There is a saying,”The [only] difference between men and boys is the price of their toys.”
I would say Bill Lorence, a retired DeKalb County engineer, epitomizes how a childhood gift of an American Flyer train set in 1949 can mushroom into a lifetime hobby that now takes up 1,500 square feet of space in his basement on Ashwood Drive in Sycamore.
Starting with that beginner model train set when he was 5, set up in his family’s basement coal bin when they lived in South Hempstead, New York, he now has more than 400 feet of track on his mainline layout, about 120 locomotives, 50 passenger cars and a whopping 2,300 freight cars, including 200 coal cars.
When I was about 10, my Christmas wish list had one big item on it – a Lionel train set.
My parents came through on Christmas Eve with a train layout under our pingpong table that had eight cars plus a steam locomotive that had a horn and puffed smoke. How cool was that.
Many years later, I bought our two sons an HO-scale train set with about the same sized layout. After many moves, we only have a half dozen cars, a replacement engine and transformer left, just so we can run it around the Christmas tree during the holidays. Actually, I run it more than our sons.
I imagine that today a model train set has to be about as far down a boy’s wish list as a dollhouse is for girls.
But I looked in some local department stores, and they still carry model trains, mostly HO-scale. For $100 or less you can get a four-car and locomotive set that has enough track to run around the Christmas tree.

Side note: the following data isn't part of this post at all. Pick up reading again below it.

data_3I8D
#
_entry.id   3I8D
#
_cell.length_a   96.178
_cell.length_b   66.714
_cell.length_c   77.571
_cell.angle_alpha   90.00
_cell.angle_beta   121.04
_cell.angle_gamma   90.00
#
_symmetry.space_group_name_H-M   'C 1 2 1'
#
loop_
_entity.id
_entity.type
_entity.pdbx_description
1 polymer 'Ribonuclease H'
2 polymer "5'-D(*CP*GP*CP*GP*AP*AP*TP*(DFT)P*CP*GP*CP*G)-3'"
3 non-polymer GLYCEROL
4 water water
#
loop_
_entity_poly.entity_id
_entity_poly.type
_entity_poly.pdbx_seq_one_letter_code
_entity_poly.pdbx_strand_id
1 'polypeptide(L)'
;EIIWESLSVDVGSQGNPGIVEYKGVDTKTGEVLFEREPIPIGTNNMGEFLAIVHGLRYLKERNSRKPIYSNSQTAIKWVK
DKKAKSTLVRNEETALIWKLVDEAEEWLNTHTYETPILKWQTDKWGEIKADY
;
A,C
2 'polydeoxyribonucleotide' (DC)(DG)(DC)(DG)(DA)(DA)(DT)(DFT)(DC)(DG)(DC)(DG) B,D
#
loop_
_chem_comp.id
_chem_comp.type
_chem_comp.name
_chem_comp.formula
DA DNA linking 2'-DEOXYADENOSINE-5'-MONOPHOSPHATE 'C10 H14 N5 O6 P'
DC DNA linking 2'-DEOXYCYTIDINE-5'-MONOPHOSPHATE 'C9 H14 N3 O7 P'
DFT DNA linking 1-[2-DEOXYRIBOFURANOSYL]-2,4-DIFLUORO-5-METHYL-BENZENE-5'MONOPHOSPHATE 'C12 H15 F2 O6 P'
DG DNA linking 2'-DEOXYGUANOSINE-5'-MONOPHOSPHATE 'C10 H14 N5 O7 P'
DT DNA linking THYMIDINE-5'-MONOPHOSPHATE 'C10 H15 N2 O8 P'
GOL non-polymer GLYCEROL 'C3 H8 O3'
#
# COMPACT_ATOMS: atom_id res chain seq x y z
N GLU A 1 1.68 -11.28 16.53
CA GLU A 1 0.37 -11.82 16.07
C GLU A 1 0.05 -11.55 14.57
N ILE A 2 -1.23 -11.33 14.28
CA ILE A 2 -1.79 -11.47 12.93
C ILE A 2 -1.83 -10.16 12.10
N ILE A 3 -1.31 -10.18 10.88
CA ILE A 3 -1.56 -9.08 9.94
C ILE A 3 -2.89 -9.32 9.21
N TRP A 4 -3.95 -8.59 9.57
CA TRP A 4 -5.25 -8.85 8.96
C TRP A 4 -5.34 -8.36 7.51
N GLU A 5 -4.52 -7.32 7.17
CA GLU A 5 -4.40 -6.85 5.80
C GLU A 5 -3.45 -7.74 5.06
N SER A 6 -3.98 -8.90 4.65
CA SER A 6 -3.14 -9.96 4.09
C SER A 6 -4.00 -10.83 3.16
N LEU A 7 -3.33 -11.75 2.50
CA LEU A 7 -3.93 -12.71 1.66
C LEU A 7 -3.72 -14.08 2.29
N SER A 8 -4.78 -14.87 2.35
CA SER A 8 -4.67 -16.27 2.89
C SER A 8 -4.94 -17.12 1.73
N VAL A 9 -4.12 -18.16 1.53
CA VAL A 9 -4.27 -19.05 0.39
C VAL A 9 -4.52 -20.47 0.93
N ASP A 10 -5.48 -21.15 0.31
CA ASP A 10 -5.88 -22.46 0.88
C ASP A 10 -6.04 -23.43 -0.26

But don’t let your kids see the world-class train layout at the Museum of Science and Industry in Chicago, or you may end up in debt satisfying their wishes for a much bigger train layout than around a tree.
Getting back to Bill’s trains, it takes anywhere from four to eight fellow hobbyists to operate the entire layout, which is divided into 10 districts, powered separately in case one section does down. He has a group of enthusiasts from around the area who meet at his house two Monday nights a month to run the trains, work on portions of the layout and change out rolling stock. He said he enjoys designing the landscape and building layouts as much as he does actually running the trains.
His layout depicts the period between 1926 and 1929, when steam power still was dominant but diesel engines were hitting the tracks.
He chose to replicate a small portion of the Shenandoah Valley, which covers parts of Virginia and West Virginia, where he once served in the military. Included in the extensively landscaped layout are six coal mines, a “Tyronium” smelter, named after a fellow hobbyist, and dozens of other industries and businesses, many of them with names of friends incorporated into the
Running the trains can be done with the traditional power controls, using his laptop, with a Java Model Railroad Interface program, or even with a smartphone that has an app designed for this.
Bill has been generous with young people who express an interest in model railroading and has a box of spare cars and track to get them started.